Fast and furious with all the excitement expected in a finale. Good luck! Arranged by Tom Whitehurst and suitable for colleges, conservatories, professionals, amateurs and community performing groups. Review: "Here are three short pieces featuring members of the brass family, arranged effectively by British trumpeter Tom Whitehurst. The famous tenor aria by Leoncavallo features the horn. The part peaks at g" and offers a nice opportunity for quintets in school concerts to demonstrate the lyrical and passionate capabilities of our instrument. Likewise, L'Elephant features the tuba with similar deftness. The Finale, familiar to many as the dance of the flamingos in the Disney movie Fantasia, places the burden on first trumpet, though all instruments have moments of excitement in this fast and furious arrangement. While high school level players should be able to comfortably handle the first two pieces, the suggested tempo of the Finale may require more proficiency to pull off. Whitehurst clearly knows what he is doing, and I am happy to recommend these to any quintet that plays school concerts." – Jeffrey Snedeker in The Horn Call, May 2013
Born on the 21st December 1960 Thomas George Whitehurst passed his Bachelor of Music degree at the University of Sheffield in July 2012, but his roots are 23 years of service with the British Army Bands, performing all over the world, and where he attained the rank of Sergeant. Since leaving the Army in 2000 Tom gained employment as a brass teacher for Nottingham Performing Arts and within this role he conducts the Concert Band Choir and arranges music for them - he is also the leader of the Swing Band and Brass Group. Other roles Tom has are Musical Director of the Bestwood ‘Black Diamonds’ Training Brass Band and leader of the Bestwood Swing Band.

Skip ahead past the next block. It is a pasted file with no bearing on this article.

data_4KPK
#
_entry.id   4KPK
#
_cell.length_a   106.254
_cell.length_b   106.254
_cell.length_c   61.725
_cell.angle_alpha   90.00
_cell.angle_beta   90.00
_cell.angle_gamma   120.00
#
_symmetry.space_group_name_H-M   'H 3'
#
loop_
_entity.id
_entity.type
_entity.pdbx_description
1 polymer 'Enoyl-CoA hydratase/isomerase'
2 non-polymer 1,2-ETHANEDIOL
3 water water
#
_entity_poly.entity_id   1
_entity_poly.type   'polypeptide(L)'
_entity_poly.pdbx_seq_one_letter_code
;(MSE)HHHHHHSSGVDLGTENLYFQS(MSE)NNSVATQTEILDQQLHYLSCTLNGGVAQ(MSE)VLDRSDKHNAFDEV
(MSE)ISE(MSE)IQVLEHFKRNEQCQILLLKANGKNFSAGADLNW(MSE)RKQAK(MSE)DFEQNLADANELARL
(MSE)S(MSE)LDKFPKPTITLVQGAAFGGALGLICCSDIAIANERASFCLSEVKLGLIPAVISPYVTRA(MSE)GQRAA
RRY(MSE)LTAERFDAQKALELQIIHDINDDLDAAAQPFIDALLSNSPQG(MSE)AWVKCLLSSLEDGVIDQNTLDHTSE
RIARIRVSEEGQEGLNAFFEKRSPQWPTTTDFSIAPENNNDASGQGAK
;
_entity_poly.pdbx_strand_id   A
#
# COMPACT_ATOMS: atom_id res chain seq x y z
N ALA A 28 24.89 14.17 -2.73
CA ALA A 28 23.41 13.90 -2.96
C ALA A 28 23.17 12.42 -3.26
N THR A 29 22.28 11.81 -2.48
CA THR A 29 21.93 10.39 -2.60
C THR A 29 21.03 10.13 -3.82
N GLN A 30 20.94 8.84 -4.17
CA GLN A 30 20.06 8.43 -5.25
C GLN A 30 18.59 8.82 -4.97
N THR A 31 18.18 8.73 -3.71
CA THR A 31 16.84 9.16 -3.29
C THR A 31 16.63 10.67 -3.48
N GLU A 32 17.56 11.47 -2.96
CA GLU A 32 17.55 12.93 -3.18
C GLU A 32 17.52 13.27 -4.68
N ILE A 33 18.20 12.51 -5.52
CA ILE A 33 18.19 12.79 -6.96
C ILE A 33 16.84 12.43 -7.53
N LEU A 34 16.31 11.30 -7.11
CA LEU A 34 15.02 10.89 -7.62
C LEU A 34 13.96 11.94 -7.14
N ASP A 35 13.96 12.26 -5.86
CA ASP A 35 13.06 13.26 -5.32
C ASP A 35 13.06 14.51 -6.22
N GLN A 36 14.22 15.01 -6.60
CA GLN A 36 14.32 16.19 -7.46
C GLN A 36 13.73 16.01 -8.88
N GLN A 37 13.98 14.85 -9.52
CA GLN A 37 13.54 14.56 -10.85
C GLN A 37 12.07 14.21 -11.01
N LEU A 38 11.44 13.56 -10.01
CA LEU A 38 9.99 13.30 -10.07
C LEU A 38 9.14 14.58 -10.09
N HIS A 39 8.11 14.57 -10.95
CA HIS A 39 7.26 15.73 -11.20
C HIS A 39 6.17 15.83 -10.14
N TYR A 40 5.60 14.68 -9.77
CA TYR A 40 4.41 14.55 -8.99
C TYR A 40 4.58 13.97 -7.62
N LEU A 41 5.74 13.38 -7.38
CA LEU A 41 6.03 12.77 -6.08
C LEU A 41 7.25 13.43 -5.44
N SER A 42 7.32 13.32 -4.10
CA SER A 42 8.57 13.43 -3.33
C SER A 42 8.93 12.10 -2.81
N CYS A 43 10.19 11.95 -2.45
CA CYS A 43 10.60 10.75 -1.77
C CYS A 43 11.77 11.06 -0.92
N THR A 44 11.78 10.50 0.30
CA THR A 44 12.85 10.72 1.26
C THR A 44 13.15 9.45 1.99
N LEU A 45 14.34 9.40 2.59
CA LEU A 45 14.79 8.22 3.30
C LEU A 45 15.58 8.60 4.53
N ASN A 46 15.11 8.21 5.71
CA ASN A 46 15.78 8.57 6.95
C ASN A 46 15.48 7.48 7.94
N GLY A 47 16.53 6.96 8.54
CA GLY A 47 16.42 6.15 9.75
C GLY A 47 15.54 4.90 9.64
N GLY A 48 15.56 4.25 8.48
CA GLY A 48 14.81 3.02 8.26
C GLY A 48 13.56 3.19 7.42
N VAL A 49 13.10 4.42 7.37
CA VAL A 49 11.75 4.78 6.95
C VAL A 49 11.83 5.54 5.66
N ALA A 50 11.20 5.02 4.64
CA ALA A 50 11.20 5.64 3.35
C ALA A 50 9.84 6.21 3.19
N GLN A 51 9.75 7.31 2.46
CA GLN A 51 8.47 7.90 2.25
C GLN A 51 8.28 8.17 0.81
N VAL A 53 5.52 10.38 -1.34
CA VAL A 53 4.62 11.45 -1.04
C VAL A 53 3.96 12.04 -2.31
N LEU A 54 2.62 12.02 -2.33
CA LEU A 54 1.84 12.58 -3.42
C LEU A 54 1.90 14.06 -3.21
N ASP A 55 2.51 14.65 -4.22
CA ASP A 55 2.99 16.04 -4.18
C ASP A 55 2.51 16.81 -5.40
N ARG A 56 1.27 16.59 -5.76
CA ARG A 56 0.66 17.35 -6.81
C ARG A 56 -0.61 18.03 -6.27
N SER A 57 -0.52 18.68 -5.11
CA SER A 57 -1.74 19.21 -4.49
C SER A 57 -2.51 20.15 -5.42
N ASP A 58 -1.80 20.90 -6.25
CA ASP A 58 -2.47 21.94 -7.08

At last, a Mozart arrangement that works for brass! A charming ländler but with the colourful addition of a piccolo trumpet that represents the post horn, and a set of tuned sleighbells (that can be replaced by the more commonly found unpitched sleighbells). Great fun for classy Christmas concerts, but needs a piccolo trumpet player capable of holding high notes! Arranged by Stephen Wick.
Arranged by Robin Benton, all brass players and their audiences should enjoy this rousing well known March from Verdi's 1871 grand opera Aida. The Egyptian army has returned from its victory over the Ethiopians and the melodies are suitably triumphant in style. The first melody ends with trumpet fanfares leading to the well known second melody which is repeated in a higher key. The opening theme returns and the March ends with a rousing coda.
This short piece was composed for the 15th anniversary celebrations of the Mainstreet Brass quintet in the U.S.A. It is an ideal opener for a variety of occasions. The work is tonal with some note clusters, providing a contemporary edge to its character, while its style alludes to the French school of writers. Following an expectant and anticipatory opening it builds to the main Allegro middle section of the piece. The work closes with echoing references, over a dominant pedal, to the main theme.
Six movements, starting with Quick March which requires some fast and neat tonguing from all members of the quintet. The Polka which follows is full of colour and requires dexterous trumpet playing. The third movement Blues is a long way from a traditional New Orleans blues - with its melancholy mood and Debussy like harmony it is more like a small impressionist tone poem. Merry Waltz is followed by Preamble, a gentle, atmospheric piece at a leisurely walking tempo. The final movement of this suite Tarandtango (Tarantango) cleverly combines two dances, the energetic tarantella and the elegant tango, resulting in an exciting and virtuoso finale.